Front of El Toreador

El Toreador

7845 Leary Way , Redmond WA 98052 ~ 425-883-7570
Located in Redmond for over 30 years and the epitome of small time, thoughtful Mexican, El Toreador offers amazingly priced food in a comfortable, casual setting.
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El Toreador:
7845 Leary Way
Redmond WA 98052

Ph:425-883-7570

Small Time Mexican Done Right

Bryan R July 10th, 2008
By: Bryan R

Sometimes everything just comes together. The sum total doesn't have to be something especially spectacular, just well honed. Such is the case with the easy to miss Mexican eatery, El Toreador. Here, you'll find generally tasty dishes in a simple but comfortable environment; while no one thing particularly shines (except the prices), everything simply works well together. The result is very satisfying.

Located in downtown Redmond, El Toreador is something of a city landmark, having dished out tasty Mexican food for nearly 30 years. It's owned by a local family and is run by three brothers who earnestly believe that happiness is a warm tortilla. You can't help but be charmed.

Despite its 30 year history, El Toreador has aged well. Although it obviously underwent a remodeling sometime in the recent past, plenty of older bits of charm persist. Softly painted wood paneling dominates the interior texture, infusing much of an 'old world' feeling. A few tasteful bits of Mexican art, such as a handful of impressive vases, are arranged about the restaurant. Fortunately, the decorations are all tasteful; there was nothing gaudy or tacky.

A small mirrored bar occupies most of the back of the restaurant which looks perfect for enjoying a margarita. Overall, it's a casual, comfortable environment perfect for regulars and visitors alike. And maybe most impressively, the prices are remarkable and the portions are generous. El Toreador truly embraces the best aspects of the Mexican restaurant phenomenon.

Grant Says:

I liked El Toreador from start to finish, namely for its homey atmosphere and down-to-the-basics attitude, where the food is good, plentiful, and cheap. Up the street, chain restaurants such as Azteca and Los Margaritas charge upwards $12 a plate, while El Toreador is miraculously able to offer meals that are far better for half the price. The restaurant doesn't cut corners either, as you also get a warm plate of thick chips with your meal, including a mild green salsa and a warm, red salsa.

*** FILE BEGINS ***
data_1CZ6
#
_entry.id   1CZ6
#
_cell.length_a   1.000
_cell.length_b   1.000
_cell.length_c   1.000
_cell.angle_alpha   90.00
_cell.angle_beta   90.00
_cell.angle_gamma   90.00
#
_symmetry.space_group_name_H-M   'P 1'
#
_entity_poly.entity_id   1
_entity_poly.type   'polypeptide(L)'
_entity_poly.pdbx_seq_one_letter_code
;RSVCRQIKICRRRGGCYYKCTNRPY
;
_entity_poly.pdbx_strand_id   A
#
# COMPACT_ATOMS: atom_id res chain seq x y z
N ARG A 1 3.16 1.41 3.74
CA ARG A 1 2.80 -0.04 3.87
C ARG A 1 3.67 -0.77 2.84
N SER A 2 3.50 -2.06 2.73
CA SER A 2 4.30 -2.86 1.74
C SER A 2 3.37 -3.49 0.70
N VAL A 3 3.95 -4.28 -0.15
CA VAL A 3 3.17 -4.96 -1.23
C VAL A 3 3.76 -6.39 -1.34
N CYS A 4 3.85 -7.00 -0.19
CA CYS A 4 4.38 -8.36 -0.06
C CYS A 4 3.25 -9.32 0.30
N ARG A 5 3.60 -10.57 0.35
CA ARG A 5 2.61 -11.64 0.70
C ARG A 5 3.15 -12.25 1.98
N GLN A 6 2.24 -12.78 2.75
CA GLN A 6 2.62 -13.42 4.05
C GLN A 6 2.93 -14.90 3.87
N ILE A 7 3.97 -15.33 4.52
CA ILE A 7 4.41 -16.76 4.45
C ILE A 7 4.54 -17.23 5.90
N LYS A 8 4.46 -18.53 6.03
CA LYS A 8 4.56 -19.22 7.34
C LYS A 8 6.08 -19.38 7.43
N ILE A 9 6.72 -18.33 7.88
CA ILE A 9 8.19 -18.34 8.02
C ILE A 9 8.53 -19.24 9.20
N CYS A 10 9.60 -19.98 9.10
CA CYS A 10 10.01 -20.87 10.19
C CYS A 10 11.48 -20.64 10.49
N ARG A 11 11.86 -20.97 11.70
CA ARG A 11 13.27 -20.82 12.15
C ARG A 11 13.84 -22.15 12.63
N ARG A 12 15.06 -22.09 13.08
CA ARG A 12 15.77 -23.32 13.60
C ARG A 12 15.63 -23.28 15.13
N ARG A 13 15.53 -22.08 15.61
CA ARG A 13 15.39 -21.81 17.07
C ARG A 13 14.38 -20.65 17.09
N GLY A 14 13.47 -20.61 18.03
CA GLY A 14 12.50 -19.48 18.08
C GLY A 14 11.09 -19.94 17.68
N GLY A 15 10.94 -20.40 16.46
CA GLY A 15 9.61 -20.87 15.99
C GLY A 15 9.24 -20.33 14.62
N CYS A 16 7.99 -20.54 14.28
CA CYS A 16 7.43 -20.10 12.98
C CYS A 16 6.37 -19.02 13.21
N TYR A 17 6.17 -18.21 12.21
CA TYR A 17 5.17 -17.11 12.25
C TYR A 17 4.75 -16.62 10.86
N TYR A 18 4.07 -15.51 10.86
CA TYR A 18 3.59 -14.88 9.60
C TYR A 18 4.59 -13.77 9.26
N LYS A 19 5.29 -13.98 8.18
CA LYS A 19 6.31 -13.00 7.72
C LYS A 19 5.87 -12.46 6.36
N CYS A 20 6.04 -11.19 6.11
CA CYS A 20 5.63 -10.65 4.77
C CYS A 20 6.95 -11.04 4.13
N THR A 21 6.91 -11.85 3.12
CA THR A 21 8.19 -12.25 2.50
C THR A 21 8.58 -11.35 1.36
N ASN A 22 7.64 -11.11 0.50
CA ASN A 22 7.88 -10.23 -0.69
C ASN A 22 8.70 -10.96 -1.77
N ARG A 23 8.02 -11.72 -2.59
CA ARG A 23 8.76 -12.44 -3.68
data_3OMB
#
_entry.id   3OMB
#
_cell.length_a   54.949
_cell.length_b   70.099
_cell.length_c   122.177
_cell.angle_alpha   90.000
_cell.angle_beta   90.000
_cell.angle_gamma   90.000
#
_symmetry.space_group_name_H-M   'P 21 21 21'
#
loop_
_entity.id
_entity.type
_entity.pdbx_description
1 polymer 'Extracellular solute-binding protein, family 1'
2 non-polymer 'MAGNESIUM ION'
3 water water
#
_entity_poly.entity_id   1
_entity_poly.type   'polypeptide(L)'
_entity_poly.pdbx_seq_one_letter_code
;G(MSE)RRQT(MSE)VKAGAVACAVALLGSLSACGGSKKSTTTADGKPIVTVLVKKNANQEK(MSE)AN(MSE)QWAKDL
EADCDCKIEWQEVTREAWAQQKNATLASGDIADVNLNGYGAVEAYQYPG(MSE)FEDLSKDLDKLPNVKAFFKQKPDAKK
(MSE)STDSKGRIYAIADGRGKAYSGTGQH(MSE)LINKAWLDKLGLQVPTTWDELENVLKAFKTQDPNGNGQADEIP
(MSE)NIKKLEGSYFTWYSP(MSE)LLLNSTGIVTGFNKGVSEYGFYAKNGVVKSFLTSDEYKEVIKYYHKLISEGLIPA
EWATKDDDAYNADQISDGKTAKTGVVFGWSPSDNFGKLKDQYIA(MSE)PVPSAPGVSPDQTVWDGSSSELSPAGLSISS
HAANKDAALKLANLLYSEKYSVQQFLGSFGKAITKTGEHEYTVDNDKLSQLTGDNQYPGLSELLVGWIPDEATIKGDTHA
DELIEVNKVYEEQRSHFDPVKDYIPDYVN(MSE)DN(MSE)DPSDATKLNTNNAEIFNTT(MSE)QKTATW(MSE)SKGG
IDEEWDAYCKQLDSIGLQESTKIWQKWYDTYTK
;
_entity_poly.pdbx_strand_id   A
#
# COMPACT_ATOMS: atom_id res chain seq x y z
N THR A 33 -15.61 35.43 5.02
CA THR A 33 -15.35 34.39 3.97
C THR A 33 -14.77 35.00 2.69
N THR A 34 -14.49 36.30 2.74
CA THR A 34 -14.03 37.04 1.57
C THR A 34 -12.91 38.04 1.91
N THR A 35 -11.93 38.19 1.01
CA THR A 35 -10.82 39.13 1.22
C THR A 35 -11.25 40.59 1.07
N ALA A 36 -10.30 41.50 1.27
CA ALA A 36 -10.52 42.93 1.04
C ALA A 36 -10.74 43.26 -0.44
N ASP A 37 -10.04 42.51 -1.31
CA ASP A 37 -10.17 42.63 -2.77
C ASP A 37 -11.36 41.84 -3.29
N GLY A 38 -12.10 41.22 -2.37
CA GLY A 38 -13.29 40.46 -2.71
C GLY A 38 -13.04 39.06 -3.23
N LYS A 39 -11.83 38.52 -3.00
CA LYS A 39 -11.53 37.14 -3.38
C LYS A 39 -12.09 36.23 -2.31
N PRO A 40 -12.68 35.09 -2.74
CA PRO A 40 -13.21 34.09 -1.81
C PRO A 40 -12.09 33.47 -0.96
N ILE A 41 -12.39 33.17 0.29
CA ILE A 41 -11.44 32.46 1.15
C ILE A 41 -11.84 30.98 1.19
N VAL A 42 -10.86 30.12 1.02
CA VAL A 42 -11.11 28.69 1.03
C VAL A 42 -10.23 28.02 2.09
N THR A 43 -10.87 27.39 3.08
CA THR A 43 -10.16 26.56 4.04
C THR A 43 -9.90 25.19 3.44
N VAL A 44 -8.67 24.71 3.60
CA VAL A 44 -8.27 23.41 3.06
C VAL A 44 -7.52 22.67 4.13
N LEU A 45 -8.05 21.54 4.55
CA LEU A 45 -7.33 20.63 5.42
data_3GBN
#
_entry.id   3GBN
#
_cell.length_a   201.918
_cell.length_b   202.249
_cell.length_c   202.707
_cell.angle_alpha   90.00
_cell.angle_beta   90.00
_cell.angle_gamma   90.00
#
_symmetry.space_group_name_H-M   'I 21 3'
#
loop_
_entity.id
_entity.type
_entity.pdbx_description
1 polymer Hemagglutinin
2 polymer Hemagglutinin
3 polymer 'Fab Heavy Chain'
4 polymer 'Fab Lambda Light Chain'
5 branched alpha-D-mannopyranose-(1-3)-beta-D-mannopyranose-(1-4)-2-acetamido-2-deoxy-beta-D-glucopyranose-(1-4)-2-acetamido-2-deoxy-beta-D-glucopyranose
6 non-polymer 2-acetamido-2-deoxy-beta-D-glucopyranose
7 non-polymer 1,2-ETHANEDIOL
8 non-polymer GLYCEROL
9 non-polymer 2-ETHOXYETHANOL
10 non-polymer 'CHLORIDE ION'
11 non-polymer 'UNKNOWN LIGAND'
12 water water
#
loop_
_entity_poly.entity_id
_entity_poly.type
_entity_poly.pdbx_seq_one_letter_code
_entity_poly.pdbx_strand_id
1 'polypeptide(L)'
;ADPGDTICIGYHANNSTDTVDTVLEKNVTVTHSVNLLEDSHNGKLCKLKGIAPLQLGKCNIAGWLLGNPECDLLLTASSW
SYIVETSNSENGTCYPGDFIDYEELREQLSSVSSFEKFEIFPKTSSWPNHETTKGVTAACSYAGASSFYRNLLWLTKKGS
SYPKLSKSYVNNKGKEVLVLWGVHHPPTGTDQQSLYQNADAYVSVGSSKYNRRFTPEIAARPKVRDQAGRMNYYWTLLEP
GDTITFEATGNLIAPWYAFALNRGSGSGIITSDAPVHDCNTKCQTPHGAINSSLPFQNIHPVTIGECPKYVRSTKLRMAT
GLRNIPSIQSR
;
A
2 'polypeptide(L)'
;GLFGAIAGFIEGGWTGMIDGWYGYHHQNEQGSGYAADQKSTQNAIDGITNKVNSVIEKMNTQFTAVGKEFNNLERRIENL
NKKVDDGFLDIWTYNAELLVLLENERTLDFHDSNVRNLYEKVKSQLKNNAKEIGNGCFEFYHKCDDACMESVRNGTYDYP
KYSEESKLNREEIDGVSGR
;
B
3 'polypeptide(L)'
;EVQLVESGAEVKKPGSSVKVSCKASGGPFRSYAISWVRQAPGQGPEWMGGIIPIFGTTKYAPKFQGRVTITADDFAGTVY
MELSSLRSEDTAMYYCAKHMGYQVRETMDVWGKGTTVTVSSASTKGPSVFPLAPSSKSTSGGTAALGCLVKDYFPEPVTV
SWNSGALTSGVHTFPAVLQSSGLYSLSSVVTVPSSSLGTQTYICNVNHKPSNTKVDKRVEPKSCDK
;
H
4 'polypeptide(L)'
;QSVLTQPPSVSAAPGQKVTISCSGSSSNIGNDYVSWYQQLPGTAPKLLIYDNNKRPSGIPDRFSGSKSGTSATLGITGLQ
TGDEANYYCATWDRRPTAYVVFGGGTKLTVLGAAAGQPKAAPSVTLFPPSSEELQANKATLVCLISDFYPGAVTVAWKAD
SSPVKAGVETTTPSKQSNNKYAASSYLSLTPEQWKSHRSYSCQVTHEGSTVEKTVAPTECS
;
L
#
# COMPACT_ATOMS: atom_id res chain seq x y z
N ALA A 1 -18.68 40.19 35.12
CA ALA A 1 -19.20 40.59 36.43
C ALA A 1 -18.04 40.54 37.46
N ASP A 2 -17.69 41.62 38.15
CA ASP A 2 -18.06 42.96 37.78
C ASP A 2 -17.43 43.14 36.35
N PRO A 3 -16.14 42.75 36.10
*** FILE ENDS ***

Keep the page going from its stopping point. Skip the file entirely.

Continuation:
I ordered the tostada with green aauce ($7.50), which arrived as a large plate of Spanish rice, refried beans, cabbage, and four heaping mounds of tostadas made of chicken, cream, and green sauce. My thoughts on the green sauce was that it was quite tangy, with a bit of acidity, sourness, and subtle sweetness from the tomatillo base. The texture was slightly gritty from the chopped garlic bits, which added a sharp flavor to the dish.

While this was definitely a welcome change from the sugar-laden green sauces that seem to permeate many Mexican establishments now, the sauce did have a sour current that I couldn't quite get over. The chicken was completely enveloped by the sauce, and seemed well cooked and not too dry. The rice and beans were pretty standard.

Living in Redmond, El Toreador is definitely on my list of places to try again, especially if I'm on a budget. For the bang per buck, it's hard to beat.

Bryan Says:

I was rather impressed with El Toreador. The exterior, though nice and well-maintained, isn't exactly striking. So despite having passed the restaurant dozens of times before, I never really noticed it. My mistake! The starter chips and salsa were remarkably tasty and I especially appreciated the warm, spicy salsa that seemed to glow when it touched my taste buds.

For the main plate, I settled on the Chalupas de Jalisco ($7.50). I'm still astonished that it only ran me an amazing seven bucks and change. These chalupas, small tortillas topped with meat, sour cream, guacamole, onions, and grated cheese, were served on a large platter along with rice and brown beans.

The spiced rubbed meat was flavorful but a bit light in terms of portion, while the guacamole appeared to be fresh and homemade. The plate was smothered in a slightly sour, though not unpleasant, sauce that was laced with hints of mint, parsley, and lemon juice. Reminiscent of long-standing traditions, the rice and beans were simple, uncomplicated, and lacked that heavy lard texture that dominates refried beans at many Mexican restaurants. Overall, the dish was decent. In light of the price, it's pretty impressive.

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Grant YBryan RSteve G
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Value
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